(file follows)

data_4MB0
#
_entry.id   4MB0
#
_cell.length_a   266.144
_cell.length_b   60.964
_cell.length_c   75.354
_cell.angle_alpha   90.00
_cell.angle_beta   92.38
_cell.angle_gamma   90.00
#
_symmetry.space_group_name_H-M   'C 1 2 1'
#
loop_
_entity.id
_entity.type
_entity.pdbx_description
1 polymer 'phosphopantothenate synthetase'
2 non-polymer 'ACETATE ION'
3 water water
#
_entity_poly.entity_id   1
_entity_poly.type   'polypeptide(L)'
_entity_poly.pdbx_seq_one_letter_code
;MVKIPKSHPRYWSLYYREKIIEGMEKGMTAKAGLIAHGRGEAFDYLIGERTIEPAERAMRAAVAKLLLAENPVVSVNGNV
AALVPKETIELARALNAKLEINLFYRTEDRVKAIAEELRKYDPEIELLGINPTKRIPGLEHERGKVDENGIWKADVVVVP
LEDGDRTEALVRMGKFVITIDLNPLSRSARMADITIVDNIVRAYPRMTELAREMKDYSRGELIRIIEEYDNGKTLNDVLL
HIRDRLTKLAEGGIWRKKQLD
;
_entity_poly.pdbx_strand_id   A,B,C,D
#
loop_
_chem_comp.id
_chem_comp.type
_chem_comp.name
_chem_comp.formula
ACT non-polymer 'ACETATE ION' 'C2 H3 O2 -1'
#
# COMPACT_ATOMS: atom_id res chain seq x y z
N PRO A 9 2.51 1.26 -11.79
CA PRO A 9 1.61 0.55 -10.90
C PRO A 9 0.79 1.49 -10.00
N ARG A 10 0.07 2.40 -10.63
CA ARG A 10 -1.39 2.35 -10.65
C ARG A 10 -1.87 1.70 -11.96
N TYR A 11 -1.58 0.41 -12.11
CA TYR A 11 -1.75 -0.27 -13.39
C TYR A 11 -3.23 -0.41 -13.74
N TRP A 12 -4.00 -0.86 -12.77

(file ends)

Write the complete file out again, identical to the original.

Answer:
data_4MB0
#
_entry.id   4MB0
#
_cell.length_a   266.144
_cell.length_b   60.964
_cell.length_c   75.354
_cell.angle_alpha   90.00
_cell.angle_beta   92.38
_cell.angle_gamma   90.00
#
_symmetry.space_group_name_H-M   'C 1 2 1'
#
loop_
_entity.id
_entity.type
_entity.pdbx_description
1 polymer 'phosphopantothenate synthetase'
2 non-polymer 'ACETATE ION'
3 water water
#
_entity_poly.entity_id   1
_entity_poly.type   'polypeptide(L)'
_entity_poly.pdbx_seq_one_letter_code
;MVKIPKSHPRYWSLYYREKIIEGMEKGMTAKAGLIAHGRGEAFDYLIGERTIEPAERAMRAAVAKLLLAENPVVSVNGNV
AALVPKETIELARALNAKLEINLFYRTEDRVKAIAEELRKYDPEIELLGINPTKRIPGLEHERGKVDENGIWKADVVVVP
LEDGDRTEALVRMGKFVITIDLNPLSRSARMADITIVDNIVRAYPRMTELAREMKDYSRGELIRIIEEYDNGKTLNDVLL
HIRDRLTKLAEGGIWRKKQLD
;
_entity_poly.pdbx_strand_id   A,B,C,D
#
loop_
_chem_comp.id
_chem_comp.type
_chem_comp.name
_chem_comp.formula
ACT non-polymer 'ACETATE ION' 'C2 H3 O2 -1'
#
# COMPACT_ATOMS: atom_id res chain seq x y z
N PRO A 9 2.51 1.26 -11.79
CA PRO A 9 1.61 0.55 -10.90
C PRO A 9 0.79 1.49 -10.00
N ARG A 10 0.07 2.40 -10.63
CA ARG A 10 -1.39 2.35 -10.65
C ARG A 10 -1.87 1.70 -11.96
N TYR A 11 -1.58 0.41 -12.11
CA TYR A 11 -1.75 -0.27 -13.39
C TYR A 11 -3.23 -0.41 -13.74
N TRP A 12 -4.00 -0.86 -12.77